HARVARD -- The Bromfield School Council identified and researched a mental health referral service at the beginning of the last school calendar year that neighboring towns were benefiting from.

The council recommended this service be part of the school improvement plan. While it got approval, there was not sufficient funding for it. The police and fire departments were also interested in the service, the Massachusetts School of Professional Psychology (MSPP) Interface Referral Service. With support from the Harvard Schools Trust and the Lions Club, Harvard is one of more than a dozen member communities benefiting from the MSPP Interface. Neighboring towns of Groton, Littleton, Westford, Ayer, Lincoln and Concord are also members.

According to the National Institute of Mental Health, one in five children have had a seriously debilitating mental disorder. The Centers for Disease Control includes prevalence data for children ages 8 to 15, which shows that about 13 percent of children ages 8 to 15 had a diagnosable mental disorder within the previous year.

"Times have changed considerably and it's hard for parents who are trying to get their kids help," said James O'Shea, principal of the Bromfield School. "Now when we recommend counseling and support, we can also refer parents to the MSPP Interface and they will have an appointment booked with someone within two weeks."

The Interface service is available to Harvard families and families with children in the Harvard Public Schools.


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The service offers a Helpline with counselors available to talk to parents about their child's mental health issues. The counselors also gather insurance information and find several appropriate matches to suit the particular need, by utilizing a comprehensive database of providers.

Terry Symula, a Harvard resident, was co-chair of the Bromfield School Council when the Interface service was researched, and she was instrumental in getting the service approved for Harvard.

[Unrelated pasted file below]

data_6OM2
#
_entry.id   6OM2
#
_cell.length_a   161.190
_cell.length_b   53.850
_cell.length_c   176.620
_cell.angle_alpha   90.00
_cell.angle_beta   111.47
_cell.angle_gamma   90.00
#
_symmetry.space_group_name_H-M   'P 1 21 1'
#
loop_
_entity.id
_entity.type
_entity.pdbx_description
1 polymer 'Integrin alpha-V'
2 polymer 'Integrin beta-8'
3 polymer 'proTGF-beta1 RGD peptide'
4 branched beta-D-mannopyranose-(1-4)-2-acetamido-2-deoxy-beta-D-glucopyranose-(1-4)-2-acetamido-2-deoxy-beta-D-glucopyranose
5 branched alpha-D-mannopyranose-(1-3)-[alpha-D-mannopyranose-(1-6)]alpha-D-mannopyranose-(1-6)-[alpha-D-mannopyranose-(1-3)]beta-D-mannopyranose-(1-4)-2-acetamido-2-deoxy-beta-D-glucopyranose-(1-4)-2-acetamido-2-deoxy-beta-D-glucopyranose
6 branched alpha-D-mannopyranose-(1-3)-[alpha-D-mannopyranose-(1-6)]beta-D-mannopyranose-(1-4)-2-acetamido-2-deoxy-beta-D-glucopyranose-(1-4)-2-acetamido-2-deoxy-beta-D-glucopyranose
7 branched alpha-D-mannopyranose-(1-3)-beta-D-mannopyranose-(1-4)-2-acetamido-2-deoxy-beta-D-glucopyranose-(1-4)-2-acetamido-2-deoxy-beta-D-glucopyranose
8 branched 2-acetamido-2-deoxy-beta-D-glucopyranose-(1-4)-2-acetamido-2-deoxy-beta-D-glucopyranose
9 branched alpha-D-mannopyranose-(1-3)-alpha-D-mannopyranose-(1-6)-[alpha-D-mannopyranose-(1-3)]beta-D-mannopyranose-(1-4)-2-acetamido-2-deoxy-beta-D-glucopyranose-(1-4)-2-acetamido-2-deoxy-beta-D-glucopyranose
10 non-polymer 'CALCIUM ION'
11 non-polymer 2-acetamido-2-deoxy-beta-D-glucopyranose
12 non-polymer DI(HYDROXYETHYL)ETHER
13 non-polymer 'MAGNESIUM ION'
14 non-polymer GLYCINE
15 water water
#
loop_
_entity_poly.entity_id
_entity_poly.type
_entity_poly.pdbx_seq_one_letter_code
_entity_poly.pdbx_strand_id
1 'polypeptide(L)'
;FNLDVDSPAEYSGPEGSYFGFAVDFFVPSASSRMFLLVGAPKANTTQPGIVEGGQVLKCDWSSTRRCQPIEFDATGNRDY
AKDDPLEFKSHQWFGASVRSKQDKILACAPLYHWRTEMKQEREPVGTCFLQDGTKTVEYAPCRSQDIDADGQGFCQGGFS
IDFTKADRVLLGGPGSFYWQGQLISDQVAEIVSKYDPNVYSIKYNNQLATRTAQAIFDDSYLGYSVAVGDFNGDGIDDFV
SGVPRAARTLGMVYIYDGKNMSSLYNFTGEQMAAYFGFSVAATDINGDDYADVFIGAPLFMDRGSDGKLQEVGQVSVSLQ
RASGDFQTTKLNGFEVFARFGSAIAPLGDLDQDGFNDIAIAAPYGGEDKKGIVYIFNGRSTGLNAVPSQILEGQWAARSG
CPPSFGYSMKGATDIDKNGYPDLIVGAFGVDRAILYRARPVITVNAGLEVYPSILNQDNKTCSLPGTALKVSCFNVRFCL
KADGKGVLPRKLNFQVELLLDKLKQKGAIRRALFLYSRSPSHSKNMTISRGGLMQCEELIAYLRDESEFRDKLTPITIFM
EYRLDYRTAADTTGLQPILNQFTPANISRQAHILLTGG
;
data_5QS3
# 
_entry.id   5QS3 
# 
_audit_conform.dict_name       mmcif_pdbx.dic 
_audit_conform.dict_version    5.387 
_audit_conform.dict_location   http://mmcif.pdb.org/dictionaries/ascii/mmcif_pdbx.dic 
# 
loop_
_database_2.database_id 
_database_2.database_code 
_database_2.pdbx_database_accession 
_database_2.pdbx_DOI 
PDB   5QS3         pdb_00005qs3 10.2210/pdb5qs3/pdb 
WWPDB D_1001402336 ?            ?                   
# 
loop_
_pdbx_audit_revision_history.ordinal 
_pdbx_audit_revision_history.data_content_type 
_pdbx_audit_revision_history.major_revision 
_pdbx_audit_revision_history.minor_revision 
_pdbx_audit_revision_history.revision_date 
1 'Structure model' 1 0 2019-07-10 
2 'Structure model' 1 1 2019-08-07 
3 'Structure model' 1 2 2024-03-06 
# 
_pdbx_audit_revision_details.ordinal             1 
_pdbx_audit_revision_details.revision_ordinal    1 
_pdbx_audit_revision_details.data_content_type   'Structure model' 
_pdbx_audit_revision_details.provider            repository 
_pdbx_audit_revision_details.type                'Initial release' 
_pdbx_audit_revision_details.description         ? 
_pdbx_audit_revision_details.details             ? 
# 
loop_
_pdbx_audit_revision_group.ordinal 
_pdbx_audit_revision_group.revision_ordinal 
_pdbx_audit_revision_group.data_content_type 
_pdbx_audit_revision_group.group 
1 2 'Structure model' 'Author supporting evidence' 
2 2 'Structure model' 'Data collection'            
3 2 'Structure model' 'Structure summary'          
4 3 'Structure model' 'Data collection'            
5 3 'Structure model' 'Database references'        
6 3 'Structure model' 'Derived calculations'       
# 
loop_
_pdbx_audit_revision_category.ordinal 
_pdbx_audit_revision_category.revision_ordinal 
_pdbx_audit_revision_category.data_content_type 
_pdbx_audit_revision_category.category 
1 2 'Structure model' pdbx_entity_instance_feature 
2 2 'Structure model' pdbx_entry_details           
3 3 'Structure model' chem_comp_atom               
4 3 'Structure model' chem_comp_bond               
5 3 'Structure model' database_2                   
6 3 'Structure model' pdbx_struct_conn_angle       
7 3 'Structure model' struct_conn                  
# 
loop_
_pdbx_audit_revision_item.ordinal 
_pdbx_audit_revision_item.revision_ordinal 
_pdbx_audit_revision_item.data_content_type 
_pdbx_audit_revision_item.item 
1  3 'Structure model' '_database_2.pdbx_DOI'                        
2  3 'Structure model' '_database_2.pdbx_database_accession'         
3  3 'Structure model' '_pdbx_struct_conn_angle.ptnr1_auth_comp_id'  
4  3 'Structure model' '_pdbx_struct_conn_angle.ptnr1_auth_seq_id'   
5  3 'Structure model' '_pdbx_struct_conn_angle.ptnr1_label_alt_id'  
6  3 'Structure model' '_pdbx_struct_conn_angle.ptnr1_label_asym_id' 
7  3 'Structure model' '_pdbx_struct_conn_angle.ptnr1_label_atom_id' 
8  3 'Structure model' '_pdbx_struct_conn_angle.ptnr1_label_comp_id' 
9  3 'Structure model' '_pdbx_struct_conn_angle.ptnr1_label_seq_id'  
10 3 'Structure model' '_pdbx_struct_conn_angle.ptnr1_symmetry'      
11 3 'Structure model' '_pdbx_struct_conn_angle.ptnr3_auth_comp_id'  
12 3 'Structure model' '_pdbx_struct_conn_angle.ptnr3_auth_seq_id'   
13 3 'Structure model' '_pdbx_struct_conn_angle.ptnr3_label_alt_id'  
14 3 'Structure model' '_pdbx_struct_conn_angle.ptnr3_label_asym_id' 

"One of the key components of the Interface service it its website," said Symula. "It's a great 24/7 resource of information for parents who are researching behavioral and mental health issues." The site provides resources for teens; tools for medical providers; special needs camps; therapeutic schools; and sources of help in urgent mental health situations. Information and resources are available on the MSPP Interface website for over 30 topics, ranging from anxiety and OCD disorders, to bullying, to sexual orientation, to substance abuse.

The Bromfield School serves 710 students in grades 6-12. The school offers a variety of student clubs promoting tolerance and good citizenship, including the Gay Straight Alliance; SADD (Students Against Destructive Decisions); World of Difference Peer Training Program (promotes positive social change in the school and community); Bromfield Cares (volunteering, raising awareness and fundraising to address issues in the community and beyond); Global Awareness Club (committed to informing students about the serious issues the world faces today by supporting charities that promote the social and economic advancement of the world's impoverished); and an Environmental Club.

The Interface link is available on the Bromfield School website, www.psharvard.org/bromfield. The toll-free helpine is 1-888-244-6843, ext. 1411.